It’s so good to be back in the studio! Summer vacation is drawing to a close and all that intense holiday travel is still fresh in my mind. It seems only appropriate to work on something that’s loaded with nostalgia for the Annapolis Valley from which I’ve just returned.
This great image it based on yet another fabulous photograph by my dear friend (and novelist) Christy Ann Conlin, Sparkle Face. Her son called the flowers “deadly of the valley”after their poisonous reputation, all the warnings have paid off!
I love the band of cows running around the deco pitcher in which she placed great handfuls of lily of the valley. I thought it would be fun to paint cows in the pasture beyond the pitcher as well, so I went out to Santa Cruz and snapped a bunch of pictures of cows (same kind as Nova Scotian cows) and placed them in the composition.
And here I’ve used photoshop to plan my preferred placement of the cows, it’s fun to move my herd around the field.
One thing to be careful of when you are working from multiple sources (Christy Ann’s photo of the vase and my photos of cows in the pasture) is that your light source remains unified. I realized that my sources did not match up at all and it seemed easier to modify the lighting on the pitcher and flowers that on the cows. I’ll have to work on that some more tomorrow and try to figure out what I want to do in the foreground. Perhaps I’ll give the suggestion of lace for texture, although part of me wants to put in a big wet nose or furry ear. Suggestions?
I decided to work on the star of the show today, those lovely lily of the valley. They symbolize purity and a return to happiness in the Victorian floriography, which I think is perfect for the spirit of this painting. Humbling though, when you’re working with a small brush, you can see the whole day dissolve away without a lot to show for it! Here I’m trying to capture the specific look and character of these little cheerful little flowers but struggling to keep it painterly – I don’t want it to end up looking like a tole painting!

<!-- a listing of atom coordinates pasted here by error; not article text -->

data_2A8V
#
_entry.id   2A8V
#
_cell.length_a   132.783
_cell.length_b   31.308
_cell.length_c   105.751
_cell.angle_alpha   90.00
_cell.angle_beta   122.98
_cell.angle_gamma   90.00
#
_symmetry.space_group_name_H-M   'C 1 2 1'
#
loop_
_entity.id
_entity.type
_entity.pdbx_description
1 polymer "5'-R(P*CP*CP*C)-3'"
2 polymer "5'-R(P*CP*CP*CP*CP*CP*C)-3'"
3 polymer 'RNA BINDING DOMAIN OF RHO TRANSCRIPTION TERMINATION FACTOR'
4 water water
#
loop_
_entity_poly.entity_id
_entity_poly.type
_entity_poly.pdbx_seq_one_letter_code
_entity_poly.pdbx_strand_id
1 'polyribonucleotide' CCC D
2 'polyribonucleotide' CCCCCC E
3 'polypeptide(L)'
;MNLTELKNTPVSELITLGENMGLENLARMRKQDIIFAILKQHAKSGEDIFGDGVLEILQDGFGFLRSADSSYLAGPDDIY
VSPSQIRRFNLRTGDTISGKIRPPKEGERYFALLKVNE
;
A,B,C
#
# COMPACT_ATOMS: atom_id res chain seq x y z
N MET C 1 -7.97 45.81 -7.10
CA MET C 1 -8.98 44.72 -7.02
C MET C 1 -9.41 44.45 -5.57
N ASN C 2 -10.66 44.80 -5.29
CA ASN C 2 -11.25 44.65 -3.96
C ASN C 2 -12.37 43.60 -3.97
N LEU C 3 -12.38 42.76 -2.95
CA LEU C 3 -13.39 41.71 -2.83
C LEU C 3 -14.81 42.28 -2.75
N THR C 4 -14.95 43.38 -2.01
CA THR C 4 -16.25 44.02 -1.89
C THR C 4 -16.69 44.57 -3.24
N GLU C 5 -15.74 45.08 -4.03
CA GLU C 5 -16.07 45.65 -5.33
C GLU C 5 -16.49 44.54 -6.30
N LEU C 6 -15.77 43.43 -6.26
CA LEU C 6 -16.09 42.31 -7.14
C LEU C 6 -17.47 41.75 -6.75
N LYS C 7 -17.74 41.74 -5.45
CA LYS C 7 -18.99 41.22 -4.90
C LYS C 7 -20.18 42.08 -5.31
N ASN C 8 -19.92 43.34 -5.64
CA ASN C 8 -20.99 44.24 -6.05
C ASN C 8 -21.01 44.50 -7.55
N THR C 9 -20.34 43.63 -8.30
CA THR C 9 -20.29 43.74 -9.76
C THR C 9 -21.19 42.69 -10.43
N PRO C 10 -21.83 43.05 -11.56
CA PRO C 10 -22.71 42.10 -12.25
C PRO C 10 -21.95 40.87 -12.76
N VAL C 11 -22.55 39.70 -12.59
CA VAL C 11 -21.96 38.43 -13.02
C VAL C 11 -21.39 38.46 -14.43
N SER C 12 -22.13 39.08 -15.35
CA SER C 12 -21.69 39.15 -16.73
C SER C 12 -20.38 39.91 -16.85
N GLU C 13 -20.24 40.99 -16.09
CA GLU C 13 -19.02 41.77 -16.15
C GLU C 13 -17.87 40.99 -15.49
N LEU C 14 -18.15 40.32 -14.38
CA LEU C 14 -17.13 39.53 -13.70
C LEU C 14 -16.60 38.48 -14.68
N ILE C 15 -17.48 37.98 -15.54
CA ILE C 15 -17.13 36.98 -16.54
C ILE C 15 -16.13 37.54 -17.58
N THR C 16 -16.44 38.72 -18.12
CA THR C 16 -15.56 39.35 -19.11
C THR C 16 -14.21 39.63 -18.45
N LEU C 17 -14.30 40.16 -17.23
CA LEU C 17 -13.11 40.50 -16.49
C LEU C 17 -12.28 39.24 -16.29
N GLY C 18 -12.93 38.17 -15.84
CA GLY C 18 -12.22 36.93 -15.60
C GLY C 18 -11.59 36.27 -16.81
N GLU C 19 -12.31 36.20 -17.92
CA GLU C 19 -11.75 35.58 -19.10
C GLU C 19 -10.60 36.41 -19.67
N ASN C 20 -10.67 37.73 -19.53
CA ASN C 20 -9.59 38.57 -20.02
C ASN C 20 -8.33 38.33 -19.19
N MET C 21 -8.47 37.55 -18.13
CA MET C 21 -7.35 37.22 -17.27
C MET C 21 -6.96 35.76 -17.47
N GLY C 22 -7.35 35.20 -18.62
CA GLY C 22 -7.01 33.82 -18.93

Okay, so I’m not blowing myself away with my progress on this painting but I’ve been shuttling kids to and from camp and practicing yoga and then there was that day at the beach….. ah well, school starts next week and my excuses will come to an end. Today I worked on building up the bouquet, refining the cow border and the volume of the pitcher. Maybe this time next week I’ll be shopping for a frame!
Today I worked on the foreground. I was excited to use the beautiful vintage pinwheel lace that I had picked up at an auction in Nova Scotia years ago as inspiration. It not only complements the lacy feel of the flowers and adds a soft pattern to move the eye around the composition but it is a human web of sorts.
I knew that my foreground object should bare some direct relationship to either the cows or the flowers and after much thought I decided to go with some kind of scissors or knife to add a sharp contrast to the sweetness of the pastoral and domestic scene without seeming out of context. I thought it also symbolized cutting life short (the darker side of picking flowers and raising cattle) in a very subtle way. So after looking at a lot of old clippers and pruners and horn handled knives, I chose a great beat up pair of grass shears and painted them into the lower right hand corner where their open blades would lead your eye back to the pitcher and leave a gentle sense of menace.
Unfortunately, after I painted them in, I realized that they were actually over a foot long and would look more like this Photoshopped image in relation to the little bouquet. It’s a pity because I really fell in love them, the rust, the flaking enamel, the perfect colors, so much so that I was willing to overlook that they’re overkill for picking the delicate lily of the valley that slip away with a gentle tug. Didn’t bother me. However, I do draw the line when it comes to scale.
There are a lot of exquisite Victorian gardening scissors I could consider, but I think there’s enough sweetness in this painting already. I might try out these wrapped Japanese ones tomorrow, they’re worn and their not too big or too small. Could they be just right?
Many Days Later
The daily progress was so imperceptible, I gave up on shooting it until I’d finished. It’s so hard keep up the spirit and flow of a piece when your working time is broken up with other commitments and obligations! Finally, I reached a point where I felt there was a consistency to the brushwork and lighting, More of the cows actually show on the right but the photo crops them out. Time to MOOve on!